Yeah, so let’s focus on the step by step go-through:

trello.com 2013-1-31 13:14:42

0. Plan Your Sprint

  •   Sit on a table with your team and define the 3 main tasks you want to see implemented this week. Yes, I am not talking about months or years here. Of course this should be in line with the marketing plan, budget and other documents, tables and graphics …
  •  Define what resources you will need – guys from IT dept, Customer care service, Sales dept, etc.

1. Visualize

  • Tasks may look good in your brain or in a paper or event in your notebook, but they must be placed on a board and here comes Trello.
  •  Start: All tasks start from “To Do” or you can call it “Repository” or “The Dungeon” or even “Death Start” but this is your starting point
  • Define your flow process. It can be simple “Doing” – “Done” or you can add additional steps like “To be approved” or “Testing needed”. Please do not work with more than 5 steps. It’s a waste of time a energy.

2. Make Policies Explicit

  • Define who will do what. If you want you can let people choose what they want to do. This works perfectly for community based marketing and it depends on how cool is your team.
  • Resolve conflicts before they appear. Define the collaboration flow – for example – for this HTML newsletter you must talk with Mike and Petra from Dev department. Add this as a note to the task.
  •  Do not add other department members to the board.

3. Marketing Stand-ups

  • I know the developer stand-ups are real – the people actually are standing up, but the marketing people are allowed to sit down :)
  •  Do a stand-up every day for 15 minutes and be sure you have feedback loops. Every member of the team should report what he/she is working on now and what troubles he/she is having.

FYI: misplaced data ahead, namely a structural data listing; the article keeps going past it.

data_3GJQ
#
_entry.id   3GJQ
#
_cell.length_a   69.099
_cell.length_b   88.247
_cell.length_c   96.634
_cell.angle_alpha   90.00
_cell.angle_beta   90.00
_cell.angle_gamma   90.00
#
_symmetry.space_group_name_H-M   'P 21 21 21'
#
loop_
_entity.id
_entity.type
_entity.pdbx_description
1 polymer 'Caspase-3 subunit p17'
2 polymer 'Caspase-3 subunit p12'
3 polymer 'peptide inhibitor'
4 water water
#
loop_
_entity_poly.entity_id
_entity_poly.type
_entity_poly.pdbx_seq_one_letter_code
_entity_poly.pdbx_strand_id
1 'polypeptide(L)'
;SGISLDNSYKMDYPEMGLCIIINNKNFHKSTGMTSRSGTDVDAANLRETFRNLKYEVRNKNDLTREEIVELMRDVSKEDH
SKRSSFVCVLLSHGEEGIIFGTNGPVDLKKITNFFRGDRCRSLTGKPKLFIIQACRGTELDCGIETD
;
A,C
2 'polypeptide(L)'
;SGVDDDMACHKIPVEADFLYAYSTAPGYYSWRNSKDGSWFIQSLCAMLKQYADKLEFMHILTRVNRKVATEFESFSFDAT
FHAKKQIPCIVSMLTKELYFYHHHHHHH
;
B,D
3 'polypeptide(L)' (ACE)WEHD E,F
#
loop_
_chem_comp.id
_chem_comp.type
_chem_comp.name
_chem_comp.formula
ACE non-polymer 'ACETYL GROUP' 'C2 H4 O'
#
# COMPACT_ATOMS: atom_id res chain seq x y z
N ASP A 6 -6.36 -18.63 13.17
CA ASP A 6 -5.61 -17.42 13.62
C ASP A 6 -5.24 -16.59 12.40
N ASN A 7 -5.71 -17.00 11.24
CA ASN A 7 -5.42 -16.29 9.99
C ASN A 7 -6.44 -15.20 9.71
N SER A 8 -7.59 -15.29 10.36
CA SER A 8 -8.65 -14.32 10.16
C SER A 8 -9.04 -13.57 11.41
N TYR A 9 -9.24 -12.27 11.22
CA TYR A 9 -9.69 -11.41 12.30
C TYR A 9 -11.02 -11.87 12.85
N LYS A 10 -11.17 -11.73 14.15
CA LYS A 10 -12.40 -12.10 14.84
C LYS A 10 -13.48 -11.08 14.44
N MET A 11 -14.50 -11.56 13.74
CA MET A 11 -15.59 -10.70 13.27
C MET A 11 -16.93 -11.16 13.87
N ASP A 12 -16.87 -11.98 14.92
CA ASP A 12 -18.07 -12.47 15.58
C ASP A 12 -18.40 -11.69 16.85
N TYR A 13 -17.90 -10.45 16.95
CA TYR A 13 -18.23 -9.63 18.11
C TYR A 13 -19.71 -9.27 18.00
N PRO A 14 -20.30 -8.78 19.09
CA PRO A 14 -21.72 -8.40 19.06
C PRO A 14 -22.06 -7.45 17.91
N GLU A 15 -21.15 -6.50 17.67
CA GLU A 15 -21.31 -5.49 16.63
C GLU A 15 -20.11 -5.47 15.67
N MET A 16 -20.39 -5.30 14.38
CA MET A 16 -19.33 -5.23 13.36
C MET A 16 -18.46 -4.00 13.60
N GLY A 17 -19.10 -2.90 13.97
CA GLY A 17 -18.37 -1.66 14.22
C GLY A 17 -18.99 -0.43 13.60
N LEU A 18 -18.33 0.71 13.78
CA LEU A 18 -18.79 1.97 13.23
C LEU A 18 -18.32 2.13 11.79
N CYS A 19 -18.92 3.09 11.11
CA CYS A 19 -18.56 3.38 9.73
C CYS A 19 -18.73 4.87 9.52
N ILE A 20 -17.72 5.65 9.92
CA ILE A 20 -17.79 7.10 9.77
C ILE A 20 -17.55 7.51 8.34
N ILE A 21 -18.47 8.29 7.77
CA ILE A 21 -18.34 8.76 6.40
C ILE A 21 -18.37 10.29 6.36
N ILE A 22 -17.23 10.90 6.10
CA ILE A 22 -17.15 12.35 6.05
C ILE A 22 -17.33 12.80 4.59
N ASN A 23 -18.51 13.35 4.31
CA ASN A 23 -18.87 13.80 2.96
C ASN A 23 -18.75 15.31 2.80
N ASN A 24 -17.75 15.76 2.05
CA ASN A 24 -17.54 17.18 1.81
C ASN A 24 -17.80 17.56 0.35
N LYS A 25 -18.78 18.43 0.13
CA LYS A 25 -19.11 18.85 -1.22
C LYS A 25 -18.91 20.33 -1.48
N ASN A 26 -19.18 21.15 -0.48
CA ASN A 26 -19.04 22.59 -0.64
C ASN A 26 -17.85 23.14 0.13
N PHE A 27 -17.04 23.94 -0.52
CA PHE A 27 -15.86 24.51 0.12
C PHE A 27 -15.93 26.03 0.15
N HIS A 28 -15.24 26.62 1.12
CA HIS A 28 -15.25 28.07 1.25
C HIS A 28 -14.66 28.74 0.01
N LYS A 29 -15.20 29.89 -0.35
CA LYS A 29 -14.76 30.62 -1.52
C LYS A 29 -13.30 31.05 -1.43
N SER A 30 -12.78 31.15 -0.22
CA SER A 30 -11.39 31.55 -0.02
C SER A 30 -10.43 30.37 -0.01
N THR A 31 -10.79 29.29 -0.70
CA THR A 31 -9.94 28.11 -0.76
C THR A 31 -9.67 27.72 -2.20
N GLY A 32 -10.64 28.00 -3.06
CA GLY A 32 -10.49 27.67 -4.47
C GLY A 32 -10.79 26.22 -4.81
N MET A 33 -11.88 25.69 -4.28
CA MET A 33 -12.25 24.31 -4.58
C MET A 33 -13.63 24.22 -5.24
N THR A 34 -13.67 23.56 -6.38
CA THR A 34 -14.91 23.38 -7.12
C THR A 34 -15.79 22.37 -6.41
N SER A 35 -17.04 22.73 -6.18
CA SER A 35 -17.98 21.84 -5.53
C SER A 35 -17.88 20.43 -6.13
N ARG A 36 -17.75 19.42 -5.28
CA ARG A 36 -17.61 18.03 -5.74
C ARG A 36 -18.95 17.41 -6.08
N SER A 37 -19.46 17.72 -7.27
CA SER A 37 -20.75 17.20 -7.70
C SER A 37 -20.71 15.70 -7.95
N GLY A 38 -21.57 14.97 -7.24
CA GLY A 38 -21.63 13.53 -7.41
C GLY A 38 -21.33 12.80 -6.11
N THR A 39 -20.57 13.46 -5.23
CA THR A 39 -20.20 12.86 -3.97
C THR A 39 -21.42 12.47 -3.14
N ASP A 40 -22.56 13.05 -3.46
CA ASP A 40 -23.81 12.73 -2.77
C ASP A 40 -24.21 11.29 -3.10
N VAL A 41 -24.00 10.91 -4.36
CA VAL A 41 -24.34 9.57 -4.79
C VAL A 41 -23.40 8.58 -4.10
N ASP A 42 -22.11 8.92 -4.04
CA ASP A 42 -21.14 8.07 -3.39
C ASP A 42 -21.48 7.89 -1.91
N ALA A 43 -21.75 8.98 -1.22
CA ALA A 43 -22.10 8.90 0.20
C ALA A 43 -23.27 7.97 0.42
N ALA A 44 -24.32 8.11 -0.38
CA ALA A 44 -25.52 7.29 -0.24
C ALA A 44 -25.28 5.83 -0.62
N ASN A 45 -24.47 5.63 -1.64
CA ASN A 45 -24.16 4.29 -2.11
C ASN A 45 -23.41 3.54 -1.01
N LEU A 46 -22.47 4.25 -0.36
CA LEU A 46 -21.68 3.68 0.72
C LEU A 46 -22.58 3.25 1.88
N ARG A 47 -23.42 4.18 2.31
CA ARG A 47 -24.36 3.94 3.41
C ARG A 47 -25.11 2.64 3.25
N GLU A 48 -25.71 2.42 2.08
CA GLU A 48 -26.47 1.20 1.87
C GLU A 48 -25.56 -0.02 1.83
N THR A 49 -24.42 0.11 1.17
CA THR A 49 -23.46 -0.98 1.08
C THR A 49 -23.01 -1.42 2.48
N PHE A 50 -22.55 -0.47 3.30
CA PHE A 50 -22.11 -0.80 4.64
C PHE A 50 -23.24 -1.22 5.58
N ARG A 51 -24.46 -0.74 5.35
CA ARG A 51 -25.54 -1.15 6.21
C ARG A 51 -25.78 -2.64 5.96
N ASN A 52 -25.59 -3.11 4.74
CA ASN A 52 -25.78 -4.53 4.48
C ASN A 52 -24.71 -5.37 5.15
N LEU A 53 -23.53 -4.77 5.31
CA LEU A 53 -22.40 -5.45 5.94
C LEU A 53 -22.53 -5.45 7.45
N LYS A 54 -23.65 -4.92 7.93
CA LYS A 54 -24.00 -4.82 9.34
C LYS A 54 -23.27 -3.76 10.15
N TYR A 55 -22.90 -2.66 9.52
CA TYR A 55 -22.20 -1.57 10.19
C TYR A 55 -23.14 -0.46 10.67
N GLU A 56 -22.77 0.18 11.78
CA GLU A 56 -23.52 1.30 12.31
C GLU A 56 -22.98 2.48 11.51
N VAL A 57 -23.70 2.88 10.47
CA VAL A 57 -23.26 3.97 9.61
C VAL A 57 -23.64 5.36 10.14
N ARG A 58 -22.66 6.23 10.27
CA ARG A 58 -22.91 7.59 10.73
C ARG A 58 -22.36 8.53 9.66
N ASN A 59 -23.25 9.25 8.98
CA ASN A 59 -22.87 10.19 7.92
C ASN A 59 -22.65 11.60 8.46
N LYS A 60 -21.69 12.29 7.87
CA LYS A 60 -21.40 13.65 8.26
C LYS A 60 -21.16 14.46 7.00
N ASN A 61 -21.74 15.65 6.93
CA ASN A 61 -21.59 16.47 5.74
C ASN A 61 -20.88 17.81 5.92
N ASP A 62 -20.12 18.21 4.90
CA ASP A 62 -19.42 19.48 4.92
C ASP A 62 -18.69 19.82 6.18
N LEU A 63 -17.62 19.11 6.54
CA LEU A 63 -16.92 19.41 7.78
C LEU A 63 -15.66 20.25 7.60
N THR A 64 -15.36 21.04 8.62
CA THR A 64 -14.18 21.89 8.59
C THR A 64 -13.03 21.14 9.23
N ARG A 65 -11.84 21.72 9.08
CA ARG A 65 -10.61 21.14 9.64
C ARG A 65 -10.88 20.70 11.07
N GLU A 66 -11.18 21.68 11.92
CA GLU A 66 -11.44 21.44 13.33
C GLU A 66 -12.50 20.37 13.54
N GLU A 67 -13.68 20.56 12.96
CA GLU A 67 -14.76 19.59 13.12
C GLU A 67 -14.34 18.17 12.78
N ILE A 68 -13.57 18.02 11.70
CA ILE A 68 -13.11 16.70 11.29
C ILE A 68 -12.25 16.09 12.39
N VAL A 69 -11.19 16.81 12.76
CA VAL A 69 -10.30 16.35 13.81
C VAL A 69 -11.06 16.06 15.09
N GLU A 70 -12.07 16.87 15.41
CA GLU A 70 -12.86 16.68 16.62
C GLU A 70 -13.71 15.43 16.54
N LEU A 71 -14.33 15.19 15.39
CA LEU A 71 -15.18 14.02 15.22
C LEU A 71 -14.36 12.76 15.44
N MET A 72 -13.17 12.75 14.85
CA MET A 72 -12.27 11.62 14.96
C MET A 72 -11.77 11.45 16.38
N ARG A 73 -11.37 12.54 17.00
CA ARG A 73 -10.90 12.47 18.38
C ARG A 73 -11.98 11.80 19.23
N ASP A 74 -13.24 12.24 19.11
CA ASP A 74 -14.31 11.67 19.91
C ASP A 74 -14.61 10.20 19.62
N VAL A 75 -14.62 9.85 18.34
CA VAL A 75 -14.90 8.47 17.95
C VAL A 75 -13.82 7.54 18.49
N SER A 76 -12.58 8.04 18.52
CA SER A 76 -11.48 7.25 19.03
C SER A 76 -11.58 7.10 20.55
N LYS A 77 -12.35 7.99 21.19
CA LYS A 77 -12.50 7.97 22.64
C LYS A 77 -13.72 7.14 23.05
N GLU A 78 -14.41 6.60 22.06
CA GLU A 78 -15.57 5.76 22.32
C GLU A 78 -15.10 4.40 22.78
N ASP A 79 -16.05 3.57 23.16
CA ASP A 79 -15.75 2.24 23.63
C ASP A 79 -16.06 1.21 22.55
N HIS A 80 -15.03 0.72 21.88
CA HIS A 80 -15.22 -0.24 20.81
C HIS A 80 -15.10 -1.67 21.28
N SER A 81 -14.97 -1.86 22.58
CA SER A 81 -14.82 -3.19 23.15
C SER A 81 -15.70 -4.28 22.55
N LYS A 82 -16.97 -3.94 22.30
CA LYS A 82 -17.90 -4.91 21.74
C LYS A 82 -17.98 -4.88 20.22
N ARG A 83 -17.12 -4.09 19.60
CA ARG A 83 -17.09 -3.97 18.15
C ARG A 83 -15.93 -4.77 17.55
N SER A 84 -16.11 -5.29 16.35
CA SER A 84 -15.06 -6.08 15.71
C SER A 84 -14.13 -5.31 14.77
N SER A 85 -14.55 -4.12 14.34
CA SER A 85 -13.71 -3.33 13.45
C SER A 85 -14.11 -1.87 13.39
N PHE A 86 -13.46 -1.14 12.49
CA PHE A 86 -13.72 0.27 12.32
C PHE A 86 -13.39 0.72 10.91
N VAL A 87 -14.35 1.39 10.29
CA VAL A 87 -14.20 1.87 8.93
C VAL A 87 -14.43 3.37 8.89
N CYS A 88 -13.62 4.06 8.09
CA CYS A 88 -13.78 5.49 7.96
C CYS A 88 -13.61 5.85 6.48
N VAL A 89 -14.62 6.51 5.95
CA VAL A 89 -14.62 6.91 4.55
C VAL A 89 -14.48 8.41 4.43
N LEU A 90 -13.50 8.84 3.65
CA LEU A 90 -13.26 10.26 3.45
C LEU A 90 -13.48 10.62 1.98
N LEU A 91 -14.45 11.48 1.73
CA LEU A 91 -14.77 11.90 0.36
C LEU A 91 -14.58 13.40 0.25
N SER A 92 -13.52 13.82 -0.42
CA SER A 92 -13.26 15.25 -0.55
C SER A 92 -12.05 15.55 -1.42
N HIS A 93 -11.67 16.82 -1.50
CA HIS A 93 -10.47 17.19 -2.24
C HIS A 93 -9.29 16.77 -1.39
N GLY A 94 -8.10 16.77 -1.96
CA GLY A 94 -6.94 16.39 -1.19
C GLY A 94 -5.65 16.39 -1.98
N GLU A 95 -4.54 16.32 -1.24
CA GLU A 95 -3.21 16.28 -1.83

• – This is not a problem-solving meeting. Afterwards you can sit down and try to find a way to resolve the problems.

4. Be а Brave Marketeer

  • Your team must not be afraid to test new techniques in order to achieve the weekly goal.
  • Try to find the boundaries of your team and push a bit outside of them. The marketing world travels with light-speed and you must be very fast as well.
  • Explore the Trello functions and use them for your work. It’s a really useful piece of code.

This is just the beginning of a journey for you if you are taking this path. This is the easiest part but believe me you will be more flexible and successful than the good ol’ huge marketing slow moving company.

This will allow you:

  1.  to achieve results every week.
  2.  to plan your work better
  3.  to easily define metrics and goals
  4.   to do more work for less money
  5.  to build your team and let them evolve together with the company
  6.  to have fun.

Let’s do some Marketing Kanban Style. Shall we?

Learn more?